Bronwyn James said...

You're a gem. My to-read list on Goodreads.com has just doubled. Thanks!

Karina & John said...

I have your list. Or Rachel's list as of fall/winter '05. The books that I read on the list (sadly only about 5) were amazing. I need to get back to the list!!!

Rac said...

Rachel, I would love your list. I totally trust your taste, and am always on the lookout for something new to read. I have reread Harry Potter and the Georgia books enough now and it's time to move on (except that Georgia needs rereading every year, at least). Thanks for the recommendations!

Empress of Venus said...

I had to stop reading Good Omens at work, although people are used to my combustable laughter there. And I loved The Blue Castle. It was so full of hope and bonkers.

Anonymous said...

Thanks for the suggestions. I needed a new book. My shelfari shelves were not looking too inspiring and I have a lot of down time coming up. When are you going to write a book? I would totally read it!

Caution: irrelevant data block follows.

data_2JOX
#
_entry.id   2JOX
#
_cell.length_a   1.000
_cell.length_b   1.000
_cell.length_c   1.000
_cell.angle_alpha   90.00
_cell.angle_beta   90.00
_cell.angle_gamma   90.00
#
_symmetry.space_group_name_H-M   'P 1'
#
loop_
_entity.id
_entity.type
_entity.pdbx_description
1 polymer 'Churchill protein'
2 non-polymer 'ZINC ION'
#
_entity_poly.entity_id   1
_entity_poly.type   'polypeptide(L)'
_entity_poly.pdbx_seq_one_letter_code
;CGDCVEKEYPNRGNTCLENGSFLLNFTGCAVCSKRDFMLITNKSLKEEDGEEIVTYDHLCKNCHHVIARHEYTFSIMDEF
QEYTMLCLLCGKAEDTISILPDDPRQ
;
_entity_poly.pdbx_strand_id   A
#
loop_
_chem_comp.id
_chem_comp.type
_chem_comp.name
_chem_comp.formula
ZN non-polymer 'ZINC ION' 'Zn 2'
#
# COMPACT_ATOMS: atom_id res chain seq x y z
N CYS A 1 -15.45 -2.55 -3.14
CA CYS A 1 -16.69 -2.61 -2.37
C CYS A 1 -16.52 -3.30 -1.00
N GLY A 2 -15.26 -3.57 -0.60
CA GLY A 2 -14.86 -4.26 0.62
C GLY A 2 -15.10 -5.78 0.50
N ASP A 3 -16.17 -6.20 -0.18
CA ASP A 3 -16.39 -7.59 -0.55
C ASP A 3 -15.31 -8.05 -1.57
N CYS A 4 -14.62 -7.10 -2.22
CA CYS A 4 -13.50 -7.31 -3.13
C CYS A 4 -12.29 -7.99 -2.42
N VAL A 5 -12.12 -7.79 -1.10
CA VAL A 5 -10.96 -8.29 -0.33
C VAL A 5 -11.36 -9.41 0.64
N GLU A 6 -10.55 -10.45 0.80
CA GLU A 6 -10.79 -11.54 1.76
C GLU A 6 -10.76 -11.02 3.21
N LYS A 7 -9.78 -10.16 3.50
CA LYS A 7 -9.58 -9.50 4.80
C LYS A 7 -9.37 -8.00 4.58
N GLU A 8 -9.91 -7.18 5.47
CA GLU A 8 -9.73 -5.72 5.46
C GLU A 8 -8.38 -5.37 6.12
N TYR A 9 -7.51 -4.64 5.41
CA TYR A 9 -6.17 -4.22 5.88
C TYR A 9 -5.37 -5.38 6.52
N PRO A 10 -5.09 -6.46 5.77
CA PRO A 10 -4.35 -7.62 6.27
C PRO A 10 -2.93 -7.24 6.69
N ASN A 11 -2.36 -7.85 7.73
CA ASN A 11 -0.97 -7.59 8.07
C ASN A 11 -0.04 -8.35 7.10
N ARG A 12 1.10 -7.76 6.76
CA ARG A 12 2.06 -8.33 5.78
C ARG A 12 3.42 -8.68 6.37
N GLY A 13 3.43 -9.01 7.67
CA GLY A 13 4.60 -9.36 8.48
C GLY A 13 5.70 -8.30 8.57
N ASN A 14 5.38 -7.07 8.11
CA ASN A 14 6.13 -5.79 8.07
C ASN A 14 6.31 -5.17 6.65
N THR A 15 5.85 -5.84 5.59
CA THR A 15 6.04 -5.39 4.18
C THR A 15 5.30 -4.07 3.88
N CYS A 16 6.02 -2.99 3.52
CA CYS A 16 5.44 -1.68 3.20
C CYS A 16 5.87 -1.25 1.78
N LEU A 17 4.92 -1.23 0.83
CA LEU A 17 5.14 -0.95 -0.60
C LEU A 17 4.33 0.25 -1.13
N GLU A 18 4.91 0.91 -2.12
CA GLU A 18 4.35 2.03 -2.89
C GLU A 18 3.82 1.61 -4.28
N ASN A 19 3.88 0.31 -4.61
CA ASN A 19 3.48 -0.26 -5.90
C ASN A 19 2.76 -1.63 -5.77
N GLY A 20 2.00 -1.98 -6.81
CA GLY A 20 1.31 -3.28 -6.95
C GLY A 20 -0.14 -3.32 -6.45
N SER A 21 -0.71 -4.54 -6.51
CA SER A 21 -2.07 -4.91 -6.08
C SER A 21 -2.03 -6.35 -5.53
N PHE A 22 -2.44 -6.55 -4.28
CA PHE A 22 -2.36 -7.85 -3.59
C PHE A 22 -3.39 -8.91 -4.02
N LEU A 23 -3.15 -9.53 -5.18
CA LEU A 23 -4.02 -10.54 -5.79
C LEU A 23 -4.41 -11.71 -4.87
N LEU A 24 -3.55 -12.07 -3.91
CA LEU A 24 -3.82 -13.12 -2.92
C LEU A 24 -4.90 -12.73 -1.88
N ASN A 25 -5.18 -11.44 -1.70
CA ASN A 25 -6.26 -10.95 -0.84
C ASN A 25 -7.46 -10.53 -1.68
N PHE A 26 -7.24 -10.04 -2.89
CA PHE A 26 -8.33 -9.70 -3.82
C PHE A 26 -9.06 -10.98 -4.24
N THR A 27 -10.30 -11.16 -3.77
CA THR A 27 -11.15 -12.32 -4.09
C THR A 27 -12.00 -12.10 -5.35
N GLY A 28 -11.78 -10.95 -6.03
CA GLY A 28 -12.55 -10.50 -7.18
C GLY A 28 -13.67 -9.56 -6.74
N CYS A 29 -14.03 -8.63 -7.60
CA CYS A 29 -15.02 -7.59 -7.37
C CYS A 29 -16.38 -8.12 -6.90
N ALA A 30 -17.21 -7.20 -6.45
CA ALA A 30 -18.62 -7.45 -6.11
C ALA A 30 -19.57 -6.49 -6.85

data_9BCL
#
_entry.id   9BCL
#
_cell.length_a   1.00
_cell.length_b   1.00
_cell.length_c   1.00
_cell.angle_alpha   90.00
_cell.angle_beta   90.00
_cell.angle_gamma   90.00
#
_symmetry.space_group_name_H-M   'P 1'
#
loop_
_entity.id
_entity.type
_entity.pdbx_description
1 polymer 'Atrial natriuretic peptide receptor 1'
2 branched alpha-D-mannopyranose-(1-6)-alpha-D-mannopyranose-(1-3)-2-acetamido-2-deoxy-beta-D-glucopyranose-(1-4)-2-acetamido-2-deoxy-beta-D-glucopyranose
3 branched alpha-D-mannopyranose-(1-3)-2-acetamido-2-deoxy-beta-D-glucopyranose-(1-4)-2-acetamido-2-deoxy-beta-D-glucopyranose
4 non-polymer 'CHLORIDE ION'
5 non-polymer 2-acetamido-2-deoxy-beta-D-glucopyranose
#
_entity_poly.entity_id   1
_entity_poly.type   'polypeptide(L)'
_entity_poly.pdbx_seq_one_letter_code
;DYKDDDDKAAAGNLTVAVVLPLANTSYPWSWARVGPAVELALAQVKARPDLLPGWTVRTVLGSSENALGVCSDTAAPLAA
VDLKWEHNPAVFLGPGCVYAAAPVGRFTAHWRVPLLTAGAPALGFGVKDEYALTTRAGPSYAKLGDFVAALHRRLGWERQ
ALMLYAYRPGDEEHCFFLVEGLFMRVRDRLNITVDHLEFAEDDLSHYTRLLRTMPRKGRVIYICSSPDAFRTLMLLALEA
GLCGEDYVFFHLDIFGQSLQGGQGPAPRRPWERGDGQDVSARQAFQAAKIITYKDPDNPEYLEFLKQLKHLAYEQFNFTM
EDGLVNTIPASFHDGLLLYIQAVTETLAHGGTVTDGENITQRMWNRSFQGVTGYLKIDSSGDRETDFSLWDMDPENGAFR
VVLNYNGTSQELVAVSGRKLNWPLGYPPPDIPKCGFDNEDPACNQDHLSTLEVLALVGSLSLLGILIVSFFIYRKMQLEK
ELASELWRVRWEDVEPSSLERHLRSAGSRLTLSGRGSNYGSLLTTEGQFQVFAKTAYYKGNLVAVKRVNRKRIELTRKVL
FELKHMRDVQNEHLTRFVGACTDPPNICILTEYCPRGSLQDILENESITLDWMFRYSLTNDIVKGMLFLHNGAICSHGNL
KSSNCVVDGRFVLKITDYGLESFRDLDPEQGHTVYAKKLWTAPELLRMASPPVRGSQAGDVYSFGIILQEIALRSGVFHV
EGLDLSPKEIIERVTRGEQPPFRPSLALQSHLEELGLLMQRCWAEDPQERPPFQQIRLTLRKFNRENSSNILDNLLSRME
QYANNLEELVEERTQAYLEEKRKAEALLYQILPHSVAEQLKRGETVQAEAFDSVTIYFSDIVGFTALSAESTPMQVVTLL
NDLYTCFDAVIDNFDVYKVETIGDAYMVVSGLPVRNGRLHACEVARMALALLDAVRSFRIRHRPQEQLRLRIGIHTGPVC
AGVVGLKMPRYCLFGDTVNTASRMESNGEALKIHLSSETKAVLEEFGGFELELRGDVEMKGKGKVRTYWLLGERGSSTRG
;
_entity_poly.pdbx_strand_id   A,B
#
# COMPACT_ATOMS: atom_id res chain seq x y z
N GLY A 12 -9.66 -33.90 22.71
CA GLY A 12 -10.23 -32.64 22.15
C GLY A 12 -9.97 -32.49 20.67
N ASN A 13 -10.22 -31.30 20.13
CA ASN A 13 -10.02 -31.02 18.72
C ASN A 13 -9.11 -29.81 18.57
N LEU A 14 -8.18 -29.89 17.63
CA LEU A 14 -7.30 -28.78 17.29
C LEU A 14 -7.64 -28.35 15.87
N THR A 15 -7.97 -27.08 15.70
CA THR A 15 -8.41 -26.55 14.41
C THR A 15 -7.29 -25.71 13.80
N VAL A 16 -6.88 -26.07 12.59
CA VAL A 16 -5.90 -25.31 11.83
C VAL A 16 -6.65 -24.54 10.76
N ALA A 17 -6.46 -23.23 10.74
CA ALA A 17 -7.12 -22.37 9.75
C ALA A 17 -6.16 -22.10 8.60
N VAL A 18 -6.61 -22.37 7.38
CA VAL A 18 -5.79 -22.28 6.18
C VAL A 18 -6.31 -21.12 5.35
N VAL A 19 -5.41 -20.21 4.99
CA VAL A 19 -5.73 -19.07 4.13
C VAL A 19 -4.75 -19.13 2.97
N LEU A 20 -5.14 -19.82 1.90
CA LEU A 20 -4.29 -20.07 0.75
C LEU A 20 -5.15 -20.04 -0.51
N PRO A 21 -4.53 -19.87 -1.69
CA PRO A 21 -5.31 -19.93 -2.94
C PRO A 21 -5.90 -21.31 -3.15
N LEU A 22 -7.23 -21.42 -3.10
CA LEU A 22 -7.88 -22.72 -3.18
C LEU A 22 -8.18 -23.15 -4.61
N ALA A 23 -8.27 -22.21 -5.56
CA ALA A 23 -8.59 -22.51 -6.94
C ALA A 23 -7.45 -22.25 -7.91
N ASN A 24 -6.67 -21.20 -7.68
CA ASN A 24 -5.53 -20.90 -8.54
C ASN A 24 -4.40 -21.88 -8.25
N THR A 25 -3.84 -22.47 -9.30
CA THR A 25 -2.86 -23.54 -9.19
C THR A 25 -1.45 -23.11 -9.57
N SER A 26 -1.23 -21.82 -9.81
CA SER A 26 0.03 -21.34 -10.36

Angela

i'm courtney said...

so glad the first post i read upon finally getting your blog address is all about rachel's books (thank you a million times for, well...nevermind. it would take too many comment lines to name all the books i've loved that you sent my way). i miss book club so much that i just started reading crime and punishment so i could join one some friends of mine are having--and i have ZERO interest in this book. i just want a literary chat!